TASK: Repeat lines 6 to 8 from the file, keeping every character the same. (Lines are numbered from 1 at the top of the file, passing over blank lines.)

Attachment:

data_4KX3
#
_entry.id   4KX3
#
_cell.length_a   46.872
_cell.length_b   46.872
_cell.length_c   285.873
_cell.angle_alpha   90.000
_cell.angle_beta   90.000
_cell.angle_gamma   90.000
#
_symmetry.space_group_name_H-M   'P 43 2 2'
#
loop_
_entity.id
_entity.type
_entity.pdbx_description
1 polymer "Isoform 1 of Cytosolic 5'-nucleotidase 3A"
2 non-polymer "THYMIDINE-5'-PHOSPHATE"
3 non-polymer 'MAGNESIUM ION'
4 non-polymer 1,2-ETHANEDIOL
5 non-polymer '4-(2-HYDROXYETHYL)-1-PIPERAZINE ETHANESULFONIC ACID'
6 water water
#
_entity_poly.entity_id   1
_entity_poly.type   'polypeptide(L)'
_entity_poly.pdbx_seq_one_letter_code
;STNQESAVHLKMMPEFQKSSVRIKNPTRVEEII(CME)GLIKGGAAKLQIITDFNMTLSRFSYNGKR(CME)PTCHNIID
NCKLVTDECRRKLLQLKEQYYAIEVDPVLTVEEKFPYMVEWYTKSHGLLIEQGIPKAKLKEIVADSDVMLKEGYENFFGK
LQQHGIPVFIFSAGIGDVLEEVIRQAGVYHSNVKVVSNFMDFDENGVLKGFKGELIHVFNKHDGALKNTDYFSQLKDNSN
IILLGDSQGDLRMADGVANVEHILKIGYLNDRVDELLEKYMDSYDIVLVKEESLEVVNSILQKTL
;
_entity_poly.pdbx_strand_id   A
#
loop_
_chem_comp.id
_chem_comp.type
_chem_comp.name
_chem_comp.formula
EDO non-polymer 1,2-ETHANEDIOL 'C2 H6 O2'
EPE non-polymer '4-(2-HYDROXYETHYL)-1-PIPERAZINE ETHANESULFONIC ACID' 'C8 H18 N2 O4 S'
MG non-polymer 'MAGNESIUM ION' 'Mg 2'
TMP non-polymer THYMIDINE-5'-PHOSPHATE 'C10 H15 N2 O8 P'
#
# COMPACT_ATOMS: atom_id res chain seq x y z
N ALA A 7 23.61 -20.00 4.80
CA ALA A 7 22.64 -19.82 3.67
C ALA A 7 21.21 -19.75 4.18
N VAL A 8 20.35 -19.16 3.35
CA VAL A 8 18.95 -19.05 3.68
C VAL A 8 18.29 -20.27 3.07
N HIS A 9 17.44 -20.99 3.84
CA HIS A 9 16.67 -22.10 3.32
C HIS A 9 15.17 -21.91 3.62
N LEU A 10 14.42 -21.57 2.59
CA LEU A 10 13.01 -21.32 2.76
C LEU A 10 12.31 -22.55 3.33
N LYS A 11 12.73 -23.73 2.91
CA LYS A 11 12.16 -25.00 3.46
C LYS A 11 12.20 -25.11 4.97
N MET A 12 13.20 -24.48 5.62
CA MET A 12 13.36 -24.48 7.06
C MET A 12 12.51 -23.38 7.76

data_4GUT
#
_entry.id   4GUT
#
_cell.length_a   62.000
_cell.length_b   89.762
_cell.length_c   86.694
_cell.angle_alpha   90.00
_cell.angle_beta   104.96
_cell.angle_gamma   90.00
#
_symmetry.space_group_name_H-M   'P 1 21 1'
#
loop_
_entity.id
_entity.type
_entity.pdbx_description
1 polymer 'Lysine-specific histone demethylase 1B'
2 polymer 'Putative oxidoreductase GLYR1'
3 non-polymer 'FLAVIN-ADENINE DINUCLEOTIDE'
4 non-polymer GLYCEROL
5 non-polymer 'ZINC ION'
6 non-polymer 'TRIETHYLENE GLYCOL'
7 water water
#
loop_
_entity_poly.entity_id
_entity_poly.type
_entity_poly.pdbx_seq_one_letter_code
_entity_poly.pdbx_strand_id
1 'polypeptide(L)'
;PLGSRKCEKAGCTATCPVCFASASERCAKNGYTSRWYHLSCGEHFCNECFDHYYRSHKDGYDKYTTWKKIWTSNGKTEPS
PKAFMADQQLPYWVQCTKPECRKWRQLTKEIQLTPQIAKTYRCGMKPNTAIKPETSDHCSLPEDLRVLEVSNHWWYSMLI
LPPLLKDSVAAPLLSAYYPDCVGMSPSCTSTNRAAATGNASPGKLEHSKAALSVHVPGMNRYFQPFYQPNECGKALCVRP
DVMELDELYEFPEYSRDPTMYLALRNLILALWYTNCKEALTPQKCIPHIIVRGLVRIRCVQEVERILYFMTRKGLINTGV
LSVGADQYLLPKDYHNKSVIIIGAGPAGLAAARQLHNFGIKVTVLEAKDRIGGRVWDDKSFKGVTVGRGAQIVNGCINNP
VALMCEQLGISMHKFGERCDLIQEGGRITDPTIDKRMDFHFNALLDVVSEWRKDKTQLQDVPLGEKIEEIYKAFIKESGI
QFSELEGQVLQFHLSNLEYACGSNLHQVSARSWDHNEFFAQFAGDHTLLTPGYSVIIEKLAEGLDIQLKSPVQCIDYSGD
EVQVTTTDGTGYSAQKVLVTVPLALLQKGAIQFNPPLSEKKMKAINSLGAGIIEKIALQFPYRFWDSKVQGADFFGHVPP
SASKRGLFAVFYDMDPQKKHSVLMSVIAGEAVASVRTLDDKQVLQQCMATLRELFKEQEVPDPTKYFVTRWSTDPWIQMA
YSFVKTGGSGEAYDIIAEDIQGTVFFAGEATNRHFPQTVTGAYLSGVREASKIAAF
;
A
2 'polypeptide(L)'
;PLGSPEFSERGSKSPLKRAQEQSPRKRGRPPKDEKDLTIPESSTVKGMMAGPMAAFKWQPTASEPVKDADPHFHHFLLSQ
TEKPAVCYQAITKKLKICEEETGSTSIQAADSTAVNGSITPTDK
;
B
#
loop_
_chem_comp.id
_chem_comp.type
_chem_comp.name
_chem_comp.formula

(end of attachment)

_cell.length_b   46.872
_cell.length_c   285.873
_cell.angle_alpha   90.000